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Swaziland: Interesting facts about country that’s Africa’s last absolute monarchy

Eswatini, officially the Kingdom of Eswatini and also know as Swaziland in English, is a landlocked country found in the Southern parts of Africa and embedded between South Africa in the west and Mozambique in the east.

The country boasts of diverse wildlife such as lions, elephants and hippos living in the country’s popular games reserves the Mlawula Nature Reserve and the Hlane Royal National Park.

Unlike other country’s ruled by president’s, Eswatini is ruled by Kings, currently rulled by King Mswati III.

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Absolute monarchy

eSwatini is Africa’s last absolute monarchy and one among the few remaining in the world.

The king has supreme authority that all written laws, legislature or customs.

The head of state is refered the ‘Ingwenyama’ meaning ‘Lion’ and given respect in orders. He rules alongside his mother, Queen Mother Ntfombi Tfwala whom is referred to as ‘Indlovukazi’, meaning “the Great She Elephant”.

The two, who generally have equal power theoretically can keep each other in check.

Swaziland was eSwatini

For facts, eSwatini was always the name for the Kingdom that was always referred to at Swaziland since the colonial period.

In 2018 the kingdom underwent big and double celebration in which saw them mark 50 years of independence as well as celebrated the 50th birthday of King Mswati III.

The same year, the country celebrated changing it’s name from Swaziland to eSwatini in which saw large crowds of people come out in celebrations.

The Kingdom was however, always known as eSwatini by its people but the change was only needed for legal affirmation.

The big five

The country, as aforementioned, boasts of well preserved reserves like the Mlawula Nature Reserve and the Hlane Royal National Park which have animals like the lion, elephants, hippopotamus, Rhinos, Buffalos and many more.

The Kingdom is also one of the few countries in the world that boasts having bother black and white Rhinos.

Has longest reigning monarch

Sobhuza II is the longest reigning monarch in the world. Photo courtesy

The Kingdom has also had one of the most longest reigning monarch in the world.

King Sobhuza II, the present King’s father, King Mswati III, reigned from the year 1899 to 1982. Sobhuza spent 82years and 223 days on the top seat unshaken.

Having taken the thrown for a those years, Sobhuza takes lead in the list of monarch’s who have reigned for longest years.

Has two Capital cities.

Most of the countries are know to having one official capital which are recognized as the official seat of government in a state, and are also the location of the country’s administrative center.

But, Swaziland has two capital cities, namely Mbabane and Lobamba. Mbabane is the administrative capital while Lobamba is the traditional capital.

Well Mbabane is also the largest city with a population of approximately 100,000 people. The city is also home to 14 foreign embassies and consulates.

Lobamba on the other hand has the lowest number of population having approximately 12,000 people. It is recognized as the traditional, spiritual, and legislative capital of the state, and acts as the seat of the Parliament.

Lucky enough, Lobamba is home to the royal family.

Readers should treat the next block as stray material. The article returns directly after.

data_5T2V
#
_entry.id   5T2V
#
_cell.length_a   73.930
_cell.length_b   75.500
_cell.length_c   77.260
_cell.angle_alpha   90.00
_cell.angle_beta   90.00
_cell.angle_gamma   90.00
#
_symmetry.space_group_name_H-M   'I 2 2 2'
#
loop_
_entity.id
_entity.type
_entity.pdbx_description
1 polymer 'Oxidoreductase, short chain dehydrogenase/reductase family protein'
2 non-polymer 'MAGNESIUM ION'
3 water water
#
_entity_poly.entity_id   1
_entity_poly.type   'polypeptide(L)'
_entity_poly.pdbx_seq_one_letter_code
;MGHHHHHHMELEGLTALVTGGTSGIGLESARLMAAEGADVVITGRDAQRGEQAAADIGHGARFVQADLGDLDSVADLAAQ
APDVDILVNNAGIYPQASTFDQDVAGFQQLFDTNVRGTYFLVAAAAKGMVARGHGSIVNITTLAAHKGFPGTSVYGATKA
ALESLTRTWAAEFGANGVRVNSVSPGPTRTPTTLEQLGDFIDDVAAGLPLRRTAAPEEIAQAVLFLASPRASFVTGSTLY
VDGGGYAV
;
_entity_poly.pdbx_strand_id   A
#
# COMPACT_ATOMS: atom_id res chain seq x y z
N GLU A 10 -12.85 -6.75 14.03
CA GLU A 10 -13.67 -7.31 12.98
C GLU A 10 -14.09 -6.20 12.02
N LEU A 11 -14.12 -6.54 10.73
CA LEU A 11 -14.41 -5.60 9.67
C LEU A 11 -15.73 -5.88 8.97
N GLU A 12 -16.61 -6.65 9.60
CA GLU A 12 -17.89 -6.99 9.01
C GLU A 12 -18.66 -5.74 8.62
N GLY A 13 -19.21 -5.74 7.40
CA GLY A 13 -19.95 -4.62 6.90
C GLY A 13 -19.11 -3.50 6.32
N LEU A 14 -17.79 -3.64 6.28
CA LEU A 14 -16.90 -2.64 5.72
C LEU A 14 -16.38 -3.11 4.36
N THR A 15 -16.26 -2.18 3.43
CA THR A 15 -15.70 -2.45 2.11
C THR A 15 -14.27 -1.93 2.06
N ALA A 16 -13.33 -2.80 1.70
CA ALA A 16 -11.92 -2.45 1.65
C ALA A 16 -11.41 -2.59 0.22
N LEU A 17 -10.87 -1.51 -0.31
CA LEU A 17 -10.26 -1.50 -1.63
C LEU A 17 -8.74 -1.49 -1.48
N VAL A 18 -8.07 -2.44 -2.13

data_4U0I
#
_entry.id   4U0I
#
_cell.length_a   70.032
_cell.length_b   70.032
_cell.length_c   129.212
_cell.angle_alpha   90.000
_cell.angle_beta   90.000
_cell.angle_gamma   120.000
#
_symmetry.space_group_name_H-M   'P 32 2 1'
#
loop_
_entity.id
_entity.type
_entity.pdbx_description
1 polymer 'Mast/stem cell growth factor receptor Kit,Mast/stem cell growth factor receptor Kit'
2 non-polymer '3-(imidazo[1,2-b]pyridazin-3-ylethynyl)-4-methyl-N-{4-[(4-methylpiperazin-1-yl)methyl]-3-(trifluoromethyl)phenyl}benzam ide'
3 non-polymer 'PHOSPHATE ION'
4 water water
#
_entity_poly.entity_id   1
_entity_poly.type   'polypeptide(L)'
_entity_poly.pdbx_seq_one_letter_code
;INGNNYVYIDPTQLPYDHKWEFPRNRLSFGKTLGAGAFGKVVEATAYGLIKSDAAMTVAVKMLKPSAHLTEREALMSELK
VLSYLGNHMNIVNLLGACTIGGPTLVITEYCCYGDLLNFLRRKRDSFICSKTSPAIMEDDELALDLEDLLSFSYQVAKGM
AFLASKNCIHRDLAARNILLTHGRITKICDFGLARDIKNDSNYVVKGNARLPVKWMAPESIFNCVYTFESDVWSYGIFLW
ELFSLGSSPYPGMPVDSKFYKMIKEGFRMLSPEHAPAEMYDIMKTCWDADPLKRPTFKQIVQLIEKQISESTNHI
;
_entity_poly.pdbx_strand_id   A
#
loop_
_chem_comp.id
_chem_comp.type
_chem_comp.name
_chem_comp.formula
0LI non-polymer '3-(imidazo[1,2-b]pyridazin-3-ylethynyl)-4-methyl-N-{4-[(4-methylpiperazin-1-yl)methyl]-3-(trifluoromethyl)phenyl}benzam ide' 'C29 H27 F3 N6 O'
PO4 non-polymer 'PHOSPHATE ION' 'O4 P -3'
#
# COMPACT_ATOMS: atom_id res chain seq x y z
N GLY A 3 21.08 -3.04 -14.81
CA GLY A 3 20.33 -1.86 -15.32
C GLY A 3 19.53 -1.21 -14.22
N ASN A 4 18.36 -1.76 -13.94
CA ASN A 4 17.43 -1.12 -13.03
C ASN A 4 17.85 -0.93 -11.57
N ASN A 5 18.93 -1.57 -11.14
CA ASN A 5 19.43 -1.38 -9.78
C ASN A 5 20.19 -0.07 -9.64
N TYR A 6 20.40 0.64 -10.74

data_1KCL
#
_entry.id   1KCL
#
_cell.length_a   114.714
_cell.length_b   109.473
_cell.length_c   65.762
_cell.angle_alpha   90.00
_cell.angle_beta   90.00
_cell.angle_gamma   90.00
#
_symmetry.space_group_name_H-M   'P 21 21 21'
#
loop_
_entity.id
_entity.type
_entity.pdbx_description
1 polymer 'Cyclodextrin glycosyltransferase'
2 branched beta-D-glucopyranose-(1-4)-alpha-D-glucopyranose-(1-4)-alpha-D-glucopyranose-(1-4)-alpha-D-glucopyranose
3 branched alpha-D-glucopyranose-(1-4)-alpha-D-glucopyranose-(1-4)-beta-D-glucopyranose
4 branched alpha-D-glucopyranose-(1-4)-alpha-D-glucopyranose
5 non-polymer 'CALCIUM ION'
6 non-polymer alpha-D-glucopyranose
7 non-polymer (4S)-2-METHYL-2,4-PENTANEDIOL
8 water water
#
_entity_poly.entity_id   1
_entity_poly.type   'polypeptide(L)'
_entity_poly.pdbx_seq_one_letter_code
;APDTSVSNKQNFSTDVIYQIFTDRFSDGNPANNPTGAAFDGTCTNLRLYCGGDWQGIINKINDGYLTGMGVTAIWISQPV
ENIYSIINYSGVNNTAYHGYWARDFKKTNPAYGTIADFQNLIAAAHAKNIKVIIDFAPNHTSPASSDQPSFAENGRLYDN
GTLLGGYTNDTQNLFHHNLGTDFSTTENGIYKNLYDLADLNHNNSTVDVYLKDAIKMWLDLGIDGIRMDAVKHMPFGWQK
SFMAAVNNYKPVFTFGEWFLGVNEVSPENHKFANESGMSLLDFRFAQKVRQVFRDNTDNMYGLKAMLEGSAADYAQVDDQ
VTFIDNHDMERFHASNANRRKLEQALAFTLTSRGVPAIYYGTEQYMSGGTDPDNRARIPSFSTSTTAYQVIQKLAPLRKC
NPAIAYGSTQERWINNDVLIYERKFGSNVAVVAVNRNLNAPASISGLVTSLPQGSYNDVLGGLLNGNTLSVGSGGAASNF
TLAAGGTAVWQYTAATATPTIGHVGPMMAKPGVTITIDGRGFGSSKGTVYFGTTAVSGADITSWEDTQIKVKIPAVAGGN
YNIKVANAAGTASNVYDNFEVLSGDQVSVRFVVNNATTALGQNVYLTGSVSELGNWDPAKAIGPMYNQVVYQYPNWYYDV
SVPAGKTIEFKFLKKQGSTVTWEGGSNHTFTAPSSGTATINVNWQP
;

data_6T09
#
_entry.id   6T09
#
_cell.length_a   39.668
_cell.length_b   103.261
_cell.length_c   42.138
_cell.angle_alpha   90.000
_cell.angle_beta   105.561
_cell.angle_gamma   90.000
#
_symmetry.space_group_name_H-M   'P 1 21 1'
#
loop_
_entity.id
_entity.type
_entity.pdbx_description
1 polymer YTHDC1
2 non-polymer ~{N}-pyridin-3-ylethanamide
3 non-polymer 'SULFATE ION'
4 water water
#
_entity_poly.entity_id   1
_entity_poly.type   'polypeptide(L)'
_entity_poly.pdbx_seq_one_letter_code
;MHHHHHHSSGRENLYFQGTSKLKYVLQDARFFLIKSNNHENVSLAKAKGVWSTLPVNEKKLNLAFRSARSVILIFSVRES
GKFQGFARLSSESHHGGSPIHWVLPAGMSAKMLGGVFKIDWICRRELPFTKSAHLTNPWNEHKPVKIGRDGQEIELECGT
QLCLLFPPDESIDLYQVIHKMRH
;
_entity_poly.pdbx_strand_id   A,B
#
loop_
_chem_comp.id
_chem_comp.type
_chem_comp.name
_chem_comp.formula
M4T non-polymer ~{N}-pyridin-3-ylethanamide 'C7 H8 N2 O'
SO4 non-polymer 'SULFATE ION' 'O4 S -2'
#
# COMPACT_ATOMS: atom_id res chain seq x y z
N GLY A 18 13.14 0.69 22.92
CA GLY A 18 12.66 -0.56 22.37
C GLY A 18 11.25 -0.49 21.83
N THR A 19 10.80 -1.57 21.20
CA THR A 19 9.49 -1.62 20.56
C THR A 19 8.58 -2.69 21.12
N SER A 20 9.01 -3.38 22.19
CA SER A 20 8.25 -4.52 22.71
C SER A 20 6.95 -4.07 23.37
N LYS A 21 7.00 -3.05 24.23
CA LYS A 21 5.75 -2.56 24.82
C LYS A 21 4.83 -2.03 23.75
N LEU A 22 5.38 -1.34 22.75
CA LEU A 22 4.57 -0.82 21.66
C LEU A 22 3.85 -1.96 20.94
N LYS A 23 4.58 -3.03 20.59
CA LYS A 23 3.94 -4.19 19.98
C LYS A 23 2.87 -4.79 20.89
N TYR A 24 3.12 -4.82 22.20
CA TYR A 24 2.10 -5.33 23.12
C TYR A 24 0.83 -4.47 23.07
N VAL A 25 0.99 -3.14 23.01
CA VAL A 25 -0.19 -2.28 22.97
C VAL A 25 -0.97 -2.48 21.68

Youngest crowned monarch in the world

King Mswati III was crowned at the age of 18. Photo courtesy

The Kingdom also boasts of having the youngest crowned monarch in the world the current head of state King Mswati III.

King Mswati III coronation happened when he was only 18 years old and has continued running the country pretty well.

Umhlanga Reed Dance

This is one Swaziland’s major cultural event. It is an eight-day ceremony that allows young girls to cut reeds and present them to the Queen Mother Ntfombi Tfwala ostensibly to repair the windbreak around her royal residence and then dance in celebration.

The even is graced by so many people and over 40,000 girls take part and what make the even spectacular in Africa is is their brightly colored attires.

The main event actually commences on the sixth day. The groups of the girls drop their reeds outside the Queen Mother’s quarters then moves to the main arena, where they dance and sing their songs.

They would dance until the seventh day when the king is available. This is the main day that most visitors attend. Each regiment dances before him in turn.

On the eighth day, the king is expected to command maybe over 25 cattles to be slaughtered for the girls. They are then offered pieces of meet and they walk back to their respective homes.

Largest population of nesting vultures

Swaziland’s Hlane Royal National Park is home to the largest population of nesting vultures in Africa.

The National park is also the country’s largest protected area and extends either side of the MR3 and making it impossible for better view of the wildlife even while passing in the highway.

The parks also hold also different camps and makes it easier for the royal hunt called Butimba to happen.

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Many royals

The kings of Swaziland are polygamous. For instance the current king, King Mswati III, has over 15 wive with multiple kids.

King Mswati III’s father, Sobhuza II had over 70 and multiple kids. This created a huge number of prince and princesses.

Members of the royal family can easily be spotted as they are entitled to wear red feathers in their hair.

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